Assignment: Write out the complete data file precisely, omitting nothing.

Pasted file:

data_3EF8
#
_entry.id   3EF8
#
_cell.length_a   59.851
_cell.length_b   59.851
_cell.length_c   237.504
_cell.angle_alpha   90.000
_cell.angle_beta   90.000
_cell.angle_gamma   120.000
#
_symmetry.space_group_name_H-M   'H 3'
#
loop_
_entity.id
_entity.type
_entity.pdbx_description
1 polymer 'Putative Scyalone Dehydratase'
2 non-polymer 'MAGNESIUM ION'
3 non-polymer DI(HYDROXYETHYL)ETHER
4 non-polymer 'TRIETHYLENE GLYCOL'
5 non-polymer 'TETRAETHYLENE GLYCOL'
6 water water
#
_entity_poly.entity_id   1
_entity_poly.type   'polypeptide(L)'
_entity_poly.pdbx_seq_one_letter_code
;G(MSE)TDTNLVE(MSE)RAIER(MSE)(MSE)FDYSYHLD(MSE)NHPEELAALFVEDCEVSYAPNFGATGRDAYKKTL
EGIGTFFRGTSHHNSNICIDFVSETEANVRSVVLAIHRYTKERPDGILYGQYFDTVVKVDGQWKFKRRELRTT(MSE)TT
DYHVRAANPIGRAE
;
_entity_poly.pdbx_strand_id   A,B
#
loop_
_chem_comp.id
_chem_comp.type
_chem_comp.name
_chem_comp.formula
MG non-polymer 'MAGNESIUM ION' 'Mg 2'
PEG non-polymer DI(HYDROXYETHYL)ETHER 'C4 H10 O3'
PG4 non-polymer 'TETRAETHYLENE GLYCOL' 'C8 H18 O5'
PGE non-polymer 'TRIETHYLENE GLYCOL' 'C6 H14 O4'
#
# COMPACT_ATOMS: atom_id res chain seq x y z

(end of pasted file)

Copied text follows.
data_3EF8
#
_entry.id   3EF8
#
_cell.length_a   59.851
_cell.length_b   59.851
_cell.length_c   237.504
_cell.angle_alpha   90.000
_cell.angle_beta   90.000
_cell.angle_gamma   120.000
#
_symmetry.space_group_name_H-M   'H 3'
#
loop_
_entity.id
_entity.type
_entity.pdbx_description
1 polymer 'Putative Scyalone Dehydratase'
2 non-polymer 'MAGNESIUM ION'
3 non-polymer DI(HYDROXYETHYL)ETHER
4 non-polymer 'TRIETHYLENE GLYCOL'
5 non-polymer 'TETRAETHYLENE GLYCOL'
6 water water
#
_entity_poly.entity_id   1
_entity_poly.type   'polypeptide(L)'
_entity_poly.pdbx_seq_one_letter_code
;G(MSE)TDTNLVE(MSE)RAIER(MSE)(MSE)FDYSYHLD(MSE)NHPEELAALFVEDCEVSYAPNFGATGRDAYKKTL
EGIGTFFRGTSHHNSNICIDFVSETEANVRSVVLAIHRYTKERPDGILYGQYFDTVVKVDGQWKFKRRELRTT(MSE)TT
DYHVRAANPIGRAE
;
_entity_poly.pdbx_strand_id   A,B
#
loop_
_chem_comp.id
_chem_comp.type
_chem_comp.name
_chem_comp.formula
MG non-polymer 'MAGNESIUM ION' 'Mg 2'
PEG non-polymer DI(HYDROXYETHYL)ETHER 'C4 H10 O3'
PG4 non-polymer 'TETRAETHYLENE GLYCOL' 'C8 H18 O5'
PGE non-polymer 'TRIETHYLENE GLYCOL' 'C6 H14 O4'
#
# COMPACT_ATOMS: atom_id res chain seq x y z